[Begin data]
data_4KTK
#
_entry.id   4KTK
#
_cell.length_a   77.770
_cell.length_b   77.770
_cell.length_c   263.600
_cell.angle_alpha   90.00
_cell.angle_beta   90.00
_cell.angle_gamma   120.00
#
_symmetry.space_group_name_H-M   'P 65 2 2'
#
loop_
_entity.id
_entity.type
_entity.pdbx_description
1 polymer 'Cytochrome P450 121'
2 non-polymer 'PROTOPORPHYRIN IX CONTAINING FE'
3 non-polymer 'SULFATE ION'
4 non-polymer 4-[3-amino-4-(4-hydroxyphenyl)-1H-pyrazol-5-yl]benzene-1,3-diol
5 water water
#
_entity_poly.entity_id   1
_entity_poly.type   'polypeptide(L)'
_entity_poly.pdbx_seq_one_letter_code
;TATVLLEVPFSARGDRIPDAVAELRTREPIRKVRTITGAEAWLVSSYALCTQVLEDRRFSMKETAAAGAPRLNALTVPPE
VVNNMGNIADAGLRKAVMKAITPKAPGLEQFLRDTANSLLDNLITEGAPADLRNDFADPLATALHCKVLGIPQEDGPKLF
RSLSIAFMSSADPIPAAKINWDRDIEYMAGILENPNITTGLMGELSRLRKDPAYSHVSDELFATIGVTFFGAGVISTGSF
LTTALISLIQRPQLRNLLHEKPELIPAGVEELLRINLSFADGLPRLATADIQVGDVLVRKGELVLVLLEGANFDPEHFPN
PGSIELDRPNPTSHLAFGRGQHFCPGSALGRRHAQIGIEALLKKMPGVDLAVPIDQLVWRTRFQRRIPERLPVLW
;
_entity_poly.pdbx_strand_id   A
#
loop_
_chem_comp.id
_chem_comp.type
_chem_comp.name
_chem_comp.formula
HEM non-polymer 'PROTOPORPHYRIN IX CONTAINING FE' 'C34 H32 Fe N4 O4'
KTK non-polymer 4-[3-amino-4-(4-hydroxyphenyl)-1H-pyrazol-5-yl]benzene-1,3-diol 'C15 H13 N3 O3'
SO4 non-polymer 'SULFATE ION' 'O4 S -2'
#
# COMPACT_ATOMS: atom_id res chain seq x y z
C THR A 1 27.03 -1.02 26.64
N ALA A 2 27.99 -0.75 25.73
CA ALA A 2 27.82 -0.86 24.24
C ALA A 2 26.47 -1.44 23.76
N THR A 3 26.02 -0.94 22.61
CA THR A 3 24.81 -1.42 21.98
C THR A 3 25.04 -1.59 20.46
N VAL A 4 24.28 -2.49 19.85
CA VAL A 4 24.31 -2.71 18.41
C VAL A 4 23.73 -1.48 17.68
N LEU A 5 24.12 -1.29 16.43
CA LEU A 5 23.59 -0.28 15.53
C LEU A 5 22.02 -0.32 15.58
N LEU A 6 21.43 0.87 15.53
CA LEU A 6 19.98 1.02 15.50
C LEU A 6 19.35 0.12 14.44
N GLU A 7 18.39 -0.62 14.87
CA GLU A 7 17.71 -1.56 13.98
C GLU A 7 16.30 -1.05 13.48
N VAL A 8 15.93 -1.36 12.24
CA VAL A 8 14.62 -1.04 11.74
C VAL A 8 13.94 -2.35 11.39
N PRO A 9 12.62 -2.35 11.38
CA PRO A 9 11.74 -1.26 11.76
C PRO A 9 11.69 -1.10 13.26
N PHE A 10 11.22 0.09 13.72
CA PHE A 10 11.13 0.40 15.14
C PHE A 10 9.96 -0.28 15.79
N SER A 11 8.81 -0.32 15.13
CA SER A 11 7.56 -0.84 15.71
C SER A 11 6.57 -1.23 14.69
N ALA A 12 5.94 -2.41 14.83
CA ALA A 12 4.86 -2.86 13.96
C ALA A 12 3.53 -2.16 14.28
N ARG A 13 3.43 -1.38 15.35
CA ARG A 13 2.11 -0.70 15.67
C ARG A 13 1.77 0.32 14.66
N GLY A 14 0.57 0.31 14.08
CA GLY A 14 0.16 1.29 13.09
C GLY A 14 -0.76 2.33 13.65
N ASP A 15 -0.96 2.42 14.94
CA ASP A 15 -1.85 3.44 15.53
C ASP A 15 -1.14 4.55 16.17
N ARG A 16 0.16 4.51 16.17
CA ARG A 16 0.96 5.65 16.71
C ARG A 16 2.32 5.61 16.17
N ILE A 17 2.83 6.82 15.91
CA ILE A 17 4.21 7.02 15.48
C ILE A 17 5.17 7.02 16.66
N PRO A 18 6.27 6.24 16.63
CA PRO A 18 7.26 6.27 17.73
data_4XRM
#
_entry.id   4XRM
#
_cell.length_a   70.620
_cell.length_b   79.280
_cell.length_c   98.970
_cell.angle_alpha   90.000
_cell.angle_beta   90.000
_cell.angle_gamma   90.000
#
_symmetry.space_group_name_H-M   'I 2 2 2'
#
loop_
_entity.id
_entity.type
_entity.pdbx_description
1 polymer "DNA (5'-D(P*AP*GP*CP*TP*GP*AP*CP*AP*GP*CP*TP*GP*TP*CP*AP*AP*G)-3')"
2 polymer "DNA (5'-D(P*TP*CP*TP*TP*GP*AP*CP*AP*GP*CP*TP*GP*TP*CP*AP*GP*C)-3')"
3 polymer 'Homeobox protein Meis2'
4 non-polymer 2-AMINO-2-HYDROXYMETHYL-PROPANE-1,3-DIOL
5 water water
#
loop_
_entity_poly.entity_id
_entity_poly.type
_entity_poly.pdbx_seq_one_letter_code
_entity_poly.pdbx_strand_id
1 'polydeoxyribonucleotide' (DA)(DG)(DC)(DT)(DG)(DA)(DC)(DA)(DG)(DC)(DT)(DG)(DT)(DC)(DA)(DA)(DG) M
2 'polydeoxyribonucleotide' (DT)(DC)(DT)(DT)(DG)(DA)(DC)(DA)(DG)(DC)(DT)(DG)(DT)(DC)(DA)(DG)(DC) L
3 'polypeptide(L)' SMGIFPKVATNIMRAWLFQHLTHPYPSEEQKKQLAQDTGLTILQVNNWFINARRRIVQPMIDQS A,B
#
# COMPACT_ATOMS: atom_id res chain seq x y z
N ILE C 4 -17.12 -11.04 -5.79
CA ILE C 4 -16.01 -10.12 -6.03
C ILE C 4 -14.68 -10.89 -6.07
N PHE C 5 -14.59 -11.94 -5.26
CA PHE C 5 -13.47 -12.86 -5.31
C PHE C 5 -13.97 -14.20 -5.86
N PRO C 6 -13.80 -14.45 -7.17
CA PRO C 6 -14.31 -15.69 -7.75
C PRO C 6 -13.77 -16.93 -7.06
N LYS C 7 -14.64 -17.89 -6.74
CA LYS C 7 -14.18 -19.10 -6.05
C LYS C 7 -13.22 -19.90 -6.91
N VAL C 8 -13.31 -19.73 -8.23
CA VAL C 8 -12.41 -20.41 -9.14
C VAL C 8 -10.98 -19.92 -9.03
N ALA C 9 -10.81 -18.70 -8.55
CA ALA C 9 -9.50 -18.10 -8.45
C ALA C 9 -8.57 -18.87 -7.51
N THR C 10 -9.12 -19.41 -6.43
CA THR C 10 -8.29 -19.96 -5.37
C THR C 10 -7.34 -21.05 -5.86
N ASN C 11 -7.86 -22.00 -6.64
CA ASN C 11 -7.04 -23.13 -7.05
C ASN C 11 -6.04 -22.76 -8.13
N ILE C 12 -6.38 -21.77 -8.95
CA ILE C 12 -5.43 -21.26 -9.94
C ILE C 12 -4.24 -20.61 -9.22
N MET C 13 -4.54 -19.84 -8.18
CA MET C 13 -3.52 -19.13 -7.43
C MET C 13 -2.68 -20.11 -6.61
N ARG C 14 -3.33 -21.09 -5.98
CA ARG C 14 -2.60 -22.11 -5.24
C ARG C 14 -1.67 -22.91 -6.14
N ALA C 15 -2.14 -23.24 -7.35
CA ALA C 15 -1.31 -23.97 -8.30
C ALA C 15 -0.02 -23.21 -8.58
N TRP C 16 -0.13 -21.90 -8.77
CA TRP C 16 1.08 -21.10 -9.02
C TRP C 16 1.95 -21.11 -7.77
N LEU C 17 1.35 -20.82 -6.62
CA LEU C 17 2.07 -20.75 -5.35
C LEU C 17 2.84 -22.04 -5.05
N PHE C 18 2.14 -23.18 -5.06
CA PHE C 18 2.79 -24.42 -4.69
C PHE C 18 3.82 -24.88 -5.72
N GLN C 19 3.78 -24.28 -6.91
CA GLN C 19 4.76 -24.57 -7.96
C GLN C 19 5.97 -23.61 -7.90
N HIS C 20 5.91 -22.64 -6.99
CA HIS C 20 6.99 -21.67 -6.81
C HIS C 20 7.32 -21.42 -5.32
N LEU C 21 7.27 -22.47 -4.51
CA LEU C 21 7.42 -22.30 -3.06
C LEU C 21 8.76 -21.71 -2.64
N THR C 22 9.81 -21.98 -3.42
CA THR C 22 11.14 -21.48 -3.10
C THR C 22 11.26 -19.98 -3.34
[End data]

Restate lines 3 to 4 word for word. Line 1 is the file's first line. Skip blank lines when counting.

_entry.id   4KTK
#